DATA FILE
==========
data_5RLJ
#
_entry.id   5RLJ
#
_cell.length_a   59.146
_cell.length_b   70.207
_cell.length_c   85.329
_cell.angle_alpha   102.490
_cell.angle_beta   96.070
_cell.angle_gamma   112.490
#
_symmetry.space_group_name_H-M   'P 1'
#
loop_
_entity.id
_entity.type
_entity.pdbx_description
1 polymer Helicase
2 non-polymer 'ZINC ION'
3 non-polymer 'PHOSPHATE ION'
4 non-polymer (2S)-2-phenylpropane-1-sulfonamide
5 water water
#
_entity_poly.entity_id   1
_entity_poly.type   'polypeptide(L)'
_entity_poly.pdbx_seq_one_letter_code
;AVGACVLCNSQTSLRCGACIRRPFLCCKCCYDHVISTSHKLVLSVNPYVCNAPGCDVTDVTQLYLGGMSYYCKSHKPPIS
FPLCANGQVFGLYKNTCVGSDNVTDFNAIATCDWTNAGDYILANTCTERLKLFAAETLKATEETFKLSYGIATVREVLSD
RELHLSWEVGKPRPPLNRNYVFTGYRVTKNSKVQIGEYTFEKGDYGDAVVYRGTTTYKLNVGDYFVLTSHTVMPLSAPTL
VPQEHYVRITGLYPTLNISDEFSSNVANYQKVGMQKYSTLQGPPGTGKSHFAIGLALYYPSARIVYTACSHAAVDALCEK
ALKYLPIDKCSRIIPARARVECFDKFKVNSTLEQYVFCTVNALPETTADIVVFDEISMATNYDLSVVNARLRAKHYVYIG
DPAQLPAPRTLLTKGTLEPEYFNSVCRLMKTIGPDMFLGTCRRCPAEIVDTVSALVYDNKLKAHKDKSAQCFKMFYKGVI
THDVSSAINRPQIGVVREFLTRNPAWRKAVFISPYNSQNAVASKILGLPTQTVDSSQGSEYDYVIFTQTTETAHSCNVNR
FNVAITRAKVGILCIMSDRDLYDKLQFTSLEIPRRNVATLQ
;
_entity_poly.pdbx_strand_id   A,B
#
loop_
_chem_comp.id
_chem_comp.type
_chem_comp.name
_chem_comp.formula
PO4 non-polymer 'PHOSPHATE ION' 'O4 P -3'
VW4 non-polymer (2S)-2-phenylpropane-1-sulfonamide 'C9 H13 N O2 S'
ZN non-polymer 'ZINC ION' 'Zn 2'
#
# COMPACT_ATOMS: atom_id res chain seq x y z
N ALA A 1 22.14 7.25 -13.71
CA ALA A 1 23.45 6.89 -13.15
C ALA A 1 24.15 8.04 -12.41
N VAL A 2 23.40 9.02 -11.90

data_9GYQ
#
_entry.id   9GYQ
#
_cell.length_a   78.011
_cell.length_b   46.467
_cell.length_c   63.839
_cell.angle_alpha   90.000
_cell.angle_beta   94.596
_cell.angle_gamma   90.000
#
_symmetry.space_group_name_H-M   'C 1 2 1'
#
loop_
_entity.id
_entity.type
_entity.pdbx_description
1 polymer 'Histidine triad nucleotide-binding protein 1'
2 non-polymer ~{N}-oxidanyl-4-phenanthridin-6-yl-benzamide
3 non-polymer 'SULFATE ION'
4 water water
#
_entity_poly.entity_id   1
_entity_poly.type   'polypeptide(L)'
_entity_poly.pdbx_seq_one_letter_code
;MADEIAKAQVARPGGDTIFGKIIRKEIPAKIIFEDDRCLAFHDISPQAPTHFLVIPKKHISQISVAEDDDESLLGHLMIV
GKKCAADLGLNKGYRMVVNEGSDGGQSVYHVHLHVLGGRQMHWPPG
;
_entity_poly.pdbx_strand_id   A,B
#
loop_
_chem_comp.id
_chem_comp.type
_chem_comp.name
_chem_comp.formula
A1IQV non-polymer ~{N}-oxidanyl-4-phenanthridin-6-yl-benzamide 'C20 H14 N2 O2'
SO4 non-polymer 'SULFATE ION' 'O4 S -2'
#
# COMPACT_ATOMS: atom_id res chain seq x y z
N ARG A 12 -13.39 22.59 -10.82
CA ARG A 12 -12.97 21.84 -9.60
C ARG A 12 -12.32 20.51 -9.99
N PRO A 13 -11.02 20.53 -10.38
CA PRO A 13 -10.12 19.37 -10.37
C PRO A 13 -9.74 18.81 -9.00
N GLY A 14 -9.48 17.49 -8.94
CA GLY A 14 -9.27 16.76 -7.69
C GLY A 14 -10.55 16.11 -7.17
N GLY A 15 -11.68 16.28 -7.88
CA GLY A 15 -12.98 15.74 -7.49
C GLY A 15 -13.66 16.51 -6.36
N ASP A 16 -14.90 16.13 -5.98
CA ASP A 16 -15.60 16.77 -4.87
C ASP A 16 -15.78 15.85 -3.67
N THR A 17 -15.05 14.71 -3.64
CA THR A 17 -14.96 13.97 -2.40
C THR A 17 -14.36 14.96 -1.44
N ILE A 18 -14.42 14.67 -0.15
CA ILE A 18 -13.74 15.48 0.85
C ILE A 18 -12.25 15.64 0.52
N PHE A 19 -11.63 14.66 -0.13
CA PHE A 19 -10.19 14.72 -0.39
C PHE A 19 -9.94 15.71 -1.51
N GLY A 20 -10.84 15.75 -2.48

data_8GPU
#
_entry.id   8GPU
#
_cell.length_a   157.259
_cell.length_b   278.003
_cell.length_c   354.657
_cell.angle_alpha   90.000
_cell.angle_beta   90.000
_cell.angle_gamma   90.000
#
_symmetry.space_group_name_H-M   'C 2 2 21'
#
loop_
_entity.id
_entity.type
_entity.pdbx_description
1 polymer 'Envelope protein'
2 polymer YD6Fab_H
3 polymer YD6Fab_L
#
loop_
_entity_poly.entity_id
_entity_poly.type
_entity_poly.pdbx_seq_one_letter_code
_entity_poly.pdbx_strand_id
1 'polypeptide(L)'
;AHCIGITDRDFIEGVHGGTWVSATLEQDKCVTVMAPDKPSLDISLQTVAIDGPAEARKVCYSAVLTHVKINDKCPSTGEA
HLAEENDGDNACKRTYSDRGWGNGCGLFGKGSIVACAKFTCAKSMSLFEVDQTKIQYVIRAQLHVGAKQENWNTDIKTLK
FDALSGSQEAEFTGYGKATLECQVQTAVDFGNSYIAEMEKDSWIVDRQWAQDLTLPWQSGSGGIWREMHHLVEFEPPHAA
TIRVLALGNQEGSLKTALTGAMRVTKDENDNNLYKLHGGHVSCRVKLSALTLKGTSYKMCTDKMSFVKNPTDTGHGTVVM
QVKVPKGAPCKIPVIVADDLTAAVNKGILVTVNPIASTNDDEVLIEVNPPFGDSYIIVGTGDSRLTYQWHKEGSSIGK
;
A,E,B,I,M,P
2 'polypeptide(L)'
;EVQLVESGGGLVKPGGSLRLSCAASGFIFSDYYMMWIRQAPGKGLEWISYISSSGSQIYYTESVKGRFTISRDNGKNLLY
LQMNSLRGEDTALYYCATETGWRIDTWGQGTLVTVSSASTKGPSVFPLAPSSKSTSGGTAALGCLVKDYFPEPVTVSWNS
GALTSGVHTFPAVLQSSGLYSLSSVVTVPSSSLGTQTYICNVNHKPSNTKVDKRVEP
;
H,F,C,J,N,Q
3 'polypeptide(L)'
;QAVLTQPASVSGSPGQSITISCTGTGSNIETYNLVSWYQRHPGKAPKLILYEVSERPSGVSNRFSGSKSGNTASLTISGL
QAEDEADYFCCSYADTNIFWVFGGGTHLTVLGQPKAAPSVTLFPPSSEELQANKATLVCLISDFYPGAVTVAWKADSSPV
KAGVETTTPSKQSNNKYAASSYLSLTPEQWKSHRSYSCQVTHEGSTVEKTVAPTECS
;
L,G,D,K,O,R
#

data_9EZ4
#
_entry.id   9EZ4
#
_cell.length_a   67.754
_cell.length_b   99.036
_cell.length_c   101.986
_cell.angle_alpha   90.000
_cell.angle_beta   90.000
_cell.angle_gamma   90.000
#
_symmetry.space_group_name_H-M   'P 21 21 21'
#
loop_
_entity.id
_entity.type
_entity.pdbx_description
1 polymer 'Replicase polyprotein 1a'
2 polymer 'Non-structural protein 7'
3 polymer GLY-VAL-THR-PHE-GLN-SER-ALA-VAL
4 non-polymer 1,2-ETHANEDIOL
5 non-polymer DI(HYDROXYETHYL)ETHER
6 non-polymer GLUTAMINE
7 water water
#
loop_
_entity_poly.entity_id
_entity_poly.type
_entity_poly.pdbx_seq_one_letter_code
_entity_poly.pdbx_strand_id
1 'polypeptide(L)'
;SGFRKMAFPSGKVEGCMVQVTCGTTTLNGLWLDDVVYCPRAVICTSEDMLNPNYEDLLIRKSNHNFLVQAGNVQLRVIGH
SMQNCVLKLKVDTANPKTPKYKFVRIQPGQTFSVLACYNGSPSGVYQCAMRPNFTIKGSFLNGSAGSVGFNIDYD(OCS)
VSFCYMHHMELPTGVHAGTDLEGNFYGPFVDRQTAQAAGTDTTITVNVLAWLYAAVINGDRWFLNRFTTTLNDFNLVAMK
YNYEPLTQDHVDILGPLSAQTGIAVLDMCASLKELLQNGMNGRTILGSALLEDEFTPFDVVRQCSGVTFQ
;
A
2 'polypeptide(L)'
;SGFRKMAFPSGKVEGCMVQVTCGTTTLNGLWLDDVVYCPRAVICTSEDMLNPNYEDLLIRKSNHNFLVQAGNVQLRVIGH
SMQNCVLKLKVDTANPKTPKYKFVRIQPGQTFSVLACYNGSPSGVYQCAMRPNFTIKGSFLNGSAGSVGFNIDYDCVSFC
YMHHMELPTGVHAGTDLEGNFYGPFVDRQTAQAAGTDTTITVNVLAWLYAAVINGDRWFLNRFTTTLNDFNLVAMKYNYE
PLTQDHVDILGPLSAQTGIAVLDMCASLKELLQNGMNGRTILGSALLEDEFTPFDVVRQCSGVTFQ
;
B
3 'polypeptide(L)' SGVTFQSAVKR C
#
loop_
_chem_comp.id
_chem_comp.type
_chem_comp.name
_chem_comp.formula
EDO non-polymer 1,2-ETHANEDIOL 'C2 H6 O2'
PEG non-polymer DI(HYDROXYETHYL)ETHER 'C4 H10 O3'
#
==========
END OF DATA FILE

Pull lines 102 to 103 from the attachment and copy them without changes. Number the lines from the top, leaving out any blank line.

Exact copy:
C GLY A 15 -13.66 16.51 -6.36
N ASP A 16 -14.90 16.13 -5.98